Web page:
Discussion Paper

No. 2018-11 | January 26, 2018
(Submitted as Global Solutions Paper)

Abstract

Religious entities play significant roles in the current forced migration crisis. These roles include innovative and experience based ideas to address flawed aspects of the humanitarian system, overall advocacy on behalf of refugees and migrants based on humanitarian and spiritual principles, direct action in refugee camps and communities, action in communities that refugees and migrants flee, and support for refugee integration in host countries, including explicit efforts to promote social cohesion and address trauma. Further, assumptions about religion and the religious identity of refugees and migrants play an influential role in societal and policy debates surrounding the crisis, particularly in relation to security and violent extremism. Broadly, however, religious factors and contributions are poorly understood and insufficiently taken into account by policy makers and in think tank analyses of these (among other) issues. In each area of measures to increase religious engagement, including understanding, harmonization and coordination of efforts, and support, could increase impact. G20 agendas and gatherings, as well as those of think tanks, can benefit from purposeful attention to these often neglected dimensions of a central global challenge.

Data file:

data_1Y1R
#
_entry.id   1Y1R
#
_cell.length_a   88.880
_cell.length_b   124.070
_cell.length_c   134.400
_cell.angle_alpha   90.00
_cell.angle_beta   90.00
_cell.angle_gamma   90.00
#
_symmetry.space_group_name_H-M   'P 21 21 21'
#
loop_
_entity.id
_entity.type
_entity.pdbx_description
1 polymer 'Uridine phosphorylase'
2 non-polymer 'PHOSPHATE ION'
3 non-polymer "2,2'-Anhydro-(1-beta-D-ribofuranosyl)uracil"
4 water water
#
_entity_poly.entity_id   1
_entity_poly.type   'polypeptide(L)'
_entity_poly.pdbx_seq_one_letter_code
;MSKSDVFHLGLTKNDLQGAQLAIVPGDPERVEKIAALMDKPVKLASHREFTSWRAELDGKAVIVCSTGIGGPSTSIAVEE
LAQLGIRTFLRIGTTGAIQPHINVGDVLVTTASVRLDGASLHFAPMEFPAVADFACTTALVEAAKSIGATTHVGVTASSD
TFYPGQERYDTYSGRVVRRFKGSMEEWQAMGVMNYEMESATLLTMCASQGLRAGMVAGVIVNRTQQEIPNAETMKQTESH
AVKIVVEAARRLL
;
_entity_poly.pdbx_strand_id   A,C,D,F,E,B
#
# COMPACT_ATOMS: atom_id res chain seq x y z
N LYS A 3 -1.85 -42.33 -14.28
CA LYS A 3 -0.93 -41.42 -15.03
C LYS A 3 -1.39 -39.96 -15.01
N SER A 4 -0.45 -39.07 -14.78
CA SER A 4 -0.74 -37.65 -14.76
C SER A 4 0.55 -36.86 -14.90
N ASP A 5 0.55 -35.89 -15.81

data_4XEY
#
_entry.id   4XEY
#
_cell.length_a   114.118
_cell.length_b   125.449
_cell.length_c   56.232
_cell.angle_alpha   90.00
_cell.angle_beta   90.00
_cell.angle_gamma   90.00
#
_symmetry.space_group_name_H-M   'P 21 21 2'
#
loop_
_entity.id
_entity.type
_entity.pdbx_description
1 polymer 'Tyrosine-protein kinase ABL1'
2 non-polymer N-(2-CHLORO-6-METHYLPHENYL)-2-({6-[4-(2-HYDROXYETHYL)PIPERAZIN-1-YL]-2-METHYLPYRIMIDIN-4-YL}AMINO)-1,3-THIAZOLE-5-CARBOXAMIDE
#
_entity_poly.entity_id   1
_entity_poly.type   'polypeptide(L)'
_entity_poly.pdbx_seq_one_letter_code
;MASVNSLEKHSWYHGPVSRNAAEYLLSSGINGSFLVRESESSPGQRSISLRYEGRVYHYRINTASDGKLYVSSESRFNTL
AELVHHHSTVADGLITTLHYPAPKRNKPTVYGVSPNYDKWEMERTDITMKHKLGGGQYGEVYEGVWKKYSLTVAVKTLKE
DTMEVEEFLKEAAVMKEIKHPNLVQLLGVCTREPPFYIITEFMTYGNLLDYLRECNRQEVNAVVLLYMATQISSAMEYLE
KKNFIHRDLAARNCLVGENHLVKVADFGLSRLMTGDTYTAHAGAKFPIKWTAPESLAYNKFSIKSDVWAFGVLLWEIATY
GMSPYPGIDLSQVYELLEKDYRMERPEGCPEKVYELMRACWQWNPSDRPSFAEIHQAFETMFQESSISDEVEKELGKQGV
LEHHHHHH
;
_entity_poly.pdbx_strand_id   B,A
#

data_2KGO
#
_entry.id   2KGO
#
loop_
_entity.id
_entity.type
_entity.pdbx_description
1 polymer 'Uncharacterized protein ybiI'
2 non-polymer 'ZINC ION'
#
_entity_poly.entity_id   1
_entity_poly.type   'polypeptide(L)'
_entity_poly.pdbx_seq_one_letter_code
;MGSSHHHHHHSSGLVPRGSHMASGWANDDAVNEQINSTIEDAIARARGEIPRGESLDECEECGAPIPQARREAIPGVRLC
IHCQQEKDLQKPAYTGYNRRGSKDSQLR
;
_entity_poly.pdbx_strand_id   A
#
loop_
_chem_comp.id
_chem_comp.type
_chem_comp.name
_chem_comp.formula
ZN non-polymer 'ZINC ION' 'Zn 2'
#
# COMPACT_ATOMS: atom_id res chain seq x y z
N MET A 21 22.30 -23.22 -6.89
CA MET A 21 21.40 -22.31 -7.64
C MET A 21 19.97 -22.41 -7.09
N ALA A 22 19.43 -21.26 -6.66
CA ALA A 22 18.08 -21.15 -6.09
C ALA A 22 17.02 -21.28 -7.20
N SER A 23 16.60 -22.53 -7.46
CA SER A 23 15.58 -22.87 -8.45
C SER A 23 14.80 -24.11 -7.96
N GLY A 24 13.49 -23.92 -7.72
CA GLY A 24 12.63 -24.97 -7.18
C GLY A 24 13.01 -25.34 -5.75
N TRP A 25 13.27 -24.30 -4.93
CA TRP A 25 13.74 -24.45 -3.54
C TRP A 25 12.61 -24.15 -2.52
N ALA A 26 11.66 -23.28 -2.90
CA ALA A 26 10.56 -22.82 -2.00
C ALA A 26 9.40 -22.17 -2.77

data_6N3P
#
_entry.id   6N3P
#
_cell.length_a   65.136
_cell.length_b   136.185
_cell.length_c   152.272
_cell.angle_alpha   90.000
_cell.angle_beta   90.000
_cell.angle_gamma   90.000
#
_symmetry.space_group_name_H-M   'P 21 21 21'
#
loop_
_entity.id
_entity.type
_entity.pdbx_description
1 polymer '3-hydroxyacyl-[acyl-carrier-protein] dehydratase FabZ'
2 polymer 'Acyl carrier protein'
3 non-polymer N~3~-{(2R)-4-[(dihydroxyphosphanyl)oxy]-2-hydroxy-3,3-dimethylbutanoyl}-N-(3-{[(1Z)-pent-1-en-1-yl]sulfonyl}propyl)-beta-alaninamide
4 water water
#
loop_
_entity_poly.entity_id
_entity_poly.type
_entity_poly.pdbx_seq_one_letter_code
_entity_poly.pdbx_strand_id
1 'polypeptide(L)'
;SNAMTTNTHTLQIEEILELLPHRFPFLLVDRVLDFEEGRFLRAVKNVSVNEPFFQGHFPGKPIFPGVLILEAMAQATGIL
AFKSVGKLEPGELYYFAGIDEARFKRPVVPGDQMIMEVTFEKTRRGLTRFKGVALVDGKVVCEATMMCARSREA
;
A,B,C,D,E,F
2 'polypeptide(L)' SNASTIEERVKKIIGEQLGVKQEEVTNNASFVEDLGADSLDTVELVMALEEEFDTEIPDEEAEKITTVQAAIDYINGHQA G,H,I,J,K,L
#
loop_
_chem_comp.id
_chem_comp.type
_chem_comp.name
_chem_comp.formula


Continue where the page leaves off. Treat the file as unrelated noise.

JEL Classification:

E61

Assessment

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Links

Cite As

Katherine Marshall, Shaun Casey, Attalah Fitzgibbon, Azza Karam, Majbritt Lyck-Bowen, Ulrich Nitschke, Mark Owen, Isabel Phiri, Alberto Quatrucci, Rabbi Awraham Soetendorp, Msgr. Robert Vitillo, and Erin Wilson (2018). Religious roles in refugee resettlement: pertinent experience and insights, addressed to G20 members. Economics Discussion Papers, No 2018-11, Kiel Institute for the World Economy. http://www.economics-ejournal.org/economics/discussionpapers/2018-11


Comments and Questions


Gerasimos Soldatos - article review
January 27, 2018 - 11:27

This is a description of the refugee problem, mainly Muslim refugees, and a quest to deal with this problem in the name of humanitarian and spiritual principles! This is not a scientific paper and should not be published as such.